DANTE’S PEAK (1997) – Rachel Wando – disaster movie about an erupting volcano.  With Pierce Brosnan.

RESCUERS:  STORIES OF COURAGE:  TWO COUPLES (1998) – Marie Taquet- TV movie about citizens rescuing Holocaust victims.

THE COLOR OF COURAGE (1998) – Anna Sipes – based on a true story, the movie chronicles the relationship between a white woman and a black woman.

BATMAN BEYOND:  THE MOVIE (1999) – Dr. Stephanie Lake – lends her voice to this animated Batman film.

SILENT NIGHT (2002) – Elisabeth Vincken- TV movie about a German mother (Hamilton) and her son on Christmas Eve in 1944 who find themselves bringing German and American soldiers together for one night.  Based on a true story.

MISSING IN AMERICA (2005) – Kate – Drama about a Vietnam veteran (Danny Glover) suddenly having to raise Vietnamese girl.

CHUCK (2010-2012) – Mary Bartowski – appeared in 12 episodes of the TV series CHUCK.

A SUNDAY HORSE (2016) – Margret Walden – Hamilton’s most recent screen credit, a drama about a horse and its young female rider.

Starting from about the early 2000s, the lead roles became fewer for Linda Hamilton, and she appeared more often in supporting roles. And the lead roles she did take were often in films that didn’t have the same resonance as the movies from her earlier days.

But she’s still busily acting, and so there are still more Linda Hamilton movies to come. And I for one am happy about that.

I hope you enjoyed this look at the career of Linda Hamilton, the subject of today’s LEADING LADIES column.

Thanks for reading!

—Michael

 

 

 

 

 

 

 

 

 

 

 

 

 

GHOST IN THE SHELL (2017) – Soulless and Empty Science Fiction

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Just in case you don’t get the title, it’s all spelled out for you in the opening moments of the film, all very neat and tidy.

See, as GHOST IN THE SHELL (2017), a new science fiction film starring Scarlett Johansson and based on a comic and classic anime movie from 1995, opens, we are told that the Major (Scarlett Johansson) a cyborg who now works as a soldier fighting crime has had her brain implanted into an artificial body, thus her soul, or “ghost” is inside an artificial “shell.”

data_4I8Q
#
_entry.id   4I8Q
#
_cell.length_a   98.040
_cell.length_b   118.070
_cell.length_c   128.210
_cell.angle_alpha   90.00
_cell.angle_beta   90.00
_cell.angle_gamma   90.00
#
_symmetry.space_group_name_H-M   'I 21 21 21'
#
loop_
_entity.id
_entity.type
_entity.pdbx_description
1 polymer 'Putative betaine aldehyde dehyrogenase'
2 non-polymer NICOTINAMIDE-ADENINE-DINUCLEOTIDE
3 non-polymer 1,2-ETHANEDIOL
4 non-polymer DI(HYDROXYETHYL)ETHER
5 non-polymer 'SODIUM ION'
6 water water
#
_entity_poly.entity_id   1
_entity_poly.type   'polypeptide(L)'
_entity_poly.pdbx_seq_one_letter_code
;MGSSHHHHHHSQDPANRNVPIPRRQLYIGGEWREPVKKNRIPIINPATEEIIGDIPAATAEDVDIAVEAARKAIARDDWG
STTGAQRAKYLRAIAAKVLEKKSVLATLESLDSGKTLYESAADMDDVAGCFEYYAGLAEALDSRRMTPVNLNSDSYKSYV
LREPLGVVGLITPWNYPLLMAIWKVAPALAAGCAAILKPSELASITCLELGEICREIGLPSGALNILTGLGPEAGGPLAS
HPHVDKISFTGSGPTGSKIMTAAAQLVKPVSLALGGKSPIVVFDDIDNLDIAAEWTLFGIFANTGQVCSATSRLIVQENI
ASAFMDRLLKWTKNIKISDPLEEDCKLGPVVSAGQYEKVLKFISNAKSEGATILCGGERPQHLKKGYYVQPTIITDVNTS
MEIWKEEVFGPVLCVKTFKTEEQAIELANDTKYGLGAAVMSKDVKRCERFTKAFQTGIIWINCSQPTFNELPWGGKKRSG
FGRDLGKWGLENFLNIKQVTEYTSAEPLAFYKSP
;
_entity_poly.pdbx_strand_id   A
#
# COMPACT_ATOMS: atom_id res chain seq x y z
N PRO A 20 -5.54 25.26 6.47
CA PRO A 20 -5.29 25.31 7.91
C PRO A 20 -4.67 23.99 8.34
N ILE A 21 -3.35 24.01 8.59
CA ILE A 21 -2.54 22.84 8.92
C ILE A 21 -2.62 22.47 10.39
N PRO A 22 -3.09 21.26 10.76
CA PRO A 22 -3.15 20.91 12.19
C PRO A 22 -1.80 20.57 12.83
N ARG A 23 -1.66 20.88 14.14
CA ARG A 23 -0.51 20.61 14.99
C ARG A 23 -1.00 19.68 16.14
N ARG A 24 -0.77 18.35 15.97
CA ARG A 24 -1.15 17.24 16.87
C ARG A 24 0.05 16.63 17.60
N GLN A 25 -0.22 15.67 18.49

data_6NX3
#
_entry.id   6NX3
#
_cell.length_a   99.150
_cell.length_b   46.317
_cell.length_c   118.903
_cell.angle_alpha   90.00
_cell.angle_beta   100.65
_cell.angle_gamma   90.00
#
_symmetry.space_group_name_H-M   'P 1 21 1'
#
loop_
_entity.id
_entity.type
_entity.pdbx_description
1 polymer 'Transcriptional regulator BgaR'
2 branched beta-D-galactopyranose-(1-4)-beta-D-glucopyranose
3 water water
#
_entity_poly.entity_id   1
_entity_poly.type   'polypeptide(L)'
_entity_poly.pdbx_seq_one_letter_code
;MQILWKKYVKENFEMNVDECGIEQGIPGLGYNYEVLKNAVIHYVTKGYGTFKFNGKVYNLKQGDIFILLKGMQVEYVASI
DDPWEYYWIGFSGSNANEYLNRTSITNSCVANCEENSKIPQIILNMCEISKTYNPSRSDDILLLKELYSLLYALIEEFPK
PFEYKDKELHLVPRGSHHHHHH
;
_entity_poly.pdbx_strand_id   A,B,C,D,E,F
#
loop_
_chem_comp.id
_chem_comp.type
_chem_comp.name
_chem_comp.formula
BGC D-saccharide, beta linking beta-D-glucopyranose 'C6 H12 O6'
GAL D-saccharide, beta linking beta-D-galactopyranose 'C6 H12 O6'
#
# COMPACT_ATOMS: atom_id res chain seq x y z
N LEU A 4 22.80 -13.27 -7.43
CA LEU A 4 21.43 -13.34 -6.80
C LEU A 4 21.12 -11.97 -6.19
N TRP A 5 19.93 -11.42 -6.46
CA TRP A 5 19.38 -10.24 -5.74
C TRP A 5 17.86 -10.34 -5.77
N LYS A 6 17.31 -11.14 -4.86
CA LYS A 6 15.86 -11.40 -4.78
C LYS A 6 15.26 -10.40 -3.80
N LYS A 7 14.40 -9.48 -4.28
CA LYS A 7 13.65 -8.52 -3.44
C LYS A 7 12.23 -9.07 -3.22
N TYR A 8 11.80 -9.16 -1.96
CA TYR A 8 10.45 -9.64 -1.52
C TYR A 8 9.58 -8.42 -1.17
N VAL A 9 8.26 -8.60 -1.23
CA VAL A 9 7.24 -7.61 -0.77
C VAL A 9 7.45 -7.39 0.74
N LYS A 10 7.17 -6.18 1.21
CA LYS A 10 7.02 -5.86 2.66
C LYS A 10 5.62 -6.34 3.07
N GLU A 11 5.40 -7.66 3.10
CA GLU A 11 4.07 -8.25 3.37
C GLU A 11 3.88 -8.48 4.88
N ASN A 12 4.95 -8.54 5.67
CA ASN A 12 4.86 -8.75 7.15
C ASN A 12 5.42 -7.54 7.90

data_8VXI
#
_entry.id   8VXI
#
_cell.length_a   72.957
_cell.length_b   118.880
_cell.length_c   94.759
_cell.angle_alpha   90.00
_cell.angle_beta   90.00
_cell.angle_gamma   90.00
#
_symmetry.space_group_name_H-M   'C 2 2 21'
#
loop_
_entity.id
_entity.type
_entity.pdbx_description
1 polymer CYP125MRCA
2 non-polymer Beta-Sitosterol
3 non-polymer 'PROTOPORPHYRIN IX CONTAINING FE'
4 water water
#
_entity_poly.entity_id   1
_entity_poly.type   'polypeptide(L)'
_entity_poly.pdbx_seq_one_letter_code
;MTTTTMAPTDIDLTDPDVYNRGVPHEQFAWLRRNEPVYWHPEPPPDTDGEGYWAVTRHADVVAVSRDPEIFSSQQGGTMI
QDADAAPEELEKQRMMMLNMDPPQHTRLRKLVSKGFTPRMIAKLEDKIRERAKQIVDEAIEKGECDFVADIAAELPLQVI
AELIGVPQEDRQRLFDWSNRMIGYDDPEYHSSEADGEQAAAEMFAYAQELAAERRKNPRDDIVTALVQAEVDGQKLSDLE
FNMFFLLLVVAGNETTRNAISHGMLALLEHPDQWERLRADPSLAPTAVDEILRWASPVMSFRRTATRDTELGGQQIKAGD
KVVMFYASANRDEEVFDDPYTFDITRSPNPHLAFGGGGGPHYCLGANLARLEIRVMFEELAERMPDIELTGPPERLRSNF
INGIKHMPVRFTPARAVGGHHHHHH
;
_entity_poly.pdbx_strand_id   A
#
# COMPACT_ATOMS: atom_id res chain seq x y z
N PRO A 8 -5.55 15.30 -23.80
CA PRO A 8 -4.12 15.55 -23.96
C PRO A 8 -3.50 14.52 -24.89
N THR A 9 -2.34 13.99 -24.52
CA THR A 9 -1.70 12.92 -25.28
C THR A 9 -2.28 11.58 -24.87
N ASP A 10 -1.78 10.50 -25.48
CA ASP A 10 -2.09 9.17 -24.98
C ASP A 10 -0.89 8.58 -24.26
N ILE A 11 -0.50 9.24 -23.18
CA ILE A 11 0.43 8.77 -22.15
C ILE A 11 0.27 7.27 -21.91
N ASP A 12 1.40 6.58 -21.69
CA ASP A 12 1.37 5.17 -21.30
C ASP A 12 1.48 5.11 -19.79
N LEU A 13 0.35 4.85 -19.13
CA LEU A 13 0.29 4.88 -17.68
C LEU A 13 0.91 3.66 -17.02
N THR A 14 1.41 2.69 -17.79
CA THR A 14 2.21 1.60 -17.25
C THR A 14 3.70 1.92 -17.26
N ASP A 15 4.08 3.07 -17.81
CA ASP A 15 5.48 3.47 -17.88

Oh, now I get it!  Ghost in the shell!  Gee, I don’t think I would have figured that out without that crystal clear explanation!

Talk about dumbing things down for your audience.

And like this silly pointless explanation, in spite of the extravagant special effects and eye-popping visuals, GHOST IN THE SHELL is about as imaginative as yolk in the shell.

It’s the near future— although the spectacular cityscape makes it look like the far distant future— and as the movie explains in its first few moments, the Major is a cyborg who fights crime.  She works for a division run by the noble Aramaki (Takeshi Kitano) and her favorite crime fighting buddy is fellow cyborg Batou (Pilou Asbaek).  He’s a cyborg because he loses his eyes in an explosion and receives new and improved versions.  It’s what everybody does in this society:  upgrade their bodies with machine parts.  It’s one of the more fascinating parts of a story that isn’t very fascinating.

Whenever Major is injured, she visits her doctor, Dr. Ouelet (Juliette Binoche), who makes the necessary repairs and asks her how she’s feeling.  It seems to be important to Dr. Ouelet that Major not forget her humanity, as she constantly reminds her that she’s more than just a machine.  She tells Major that her brain inside this shell enables her to keep her essence, her soul.  It’s a thought-provoking concept that sadly is hardly explored in this movie.

But Major’s department is also run by a cliché evil baddie named Cutter (Peter Ferdinando) who is supposed to be a good guy but is so obviously crooked he might as well be wearing a name tag with the word VILLAIN printed on it.  One of his first lines in the movie is when he’s arguing with Dr. Ouelet about Major’s future, and whereas the doctor argues for her humanity, he calls her a weapon and declares she works for his company.  Oh no!  It’s another dreaded evil company!

When a new threat emerges, killing the scientists in this company, it’s up to Major to stop it, and along the way, she learns shocking information about her past that was kept from her by her doctors, a “revelation” that is clearly given away in the movie’s trailers, and so it’s not a revelation at all.

For a movie that talks about souls and humanity, GHOST IN THE SHELL is as lifeless as an empty egg shell.  The screenplay by Jamie Moss, William Wheeler, and Ehren Kruger, based on the comic “The Ghost in the Shell” by Masamune Shirow, is anemic and flat.  The dialogue is uninspiring, and the story dull and mindless.

Director Rupert Sanders does a nice job with the visuals and adds some nifty cinematic touches.  The dazzling futuristic cityscape is satisfying although not entirely original, as it is clearly reminiscent of the look of Ridley Scott’s BLADE RUNNER (1982).  These visual effects are the main reason to see GHOST IN THE SHELL, although on their own they’re not enough to save this movie.  Not even close.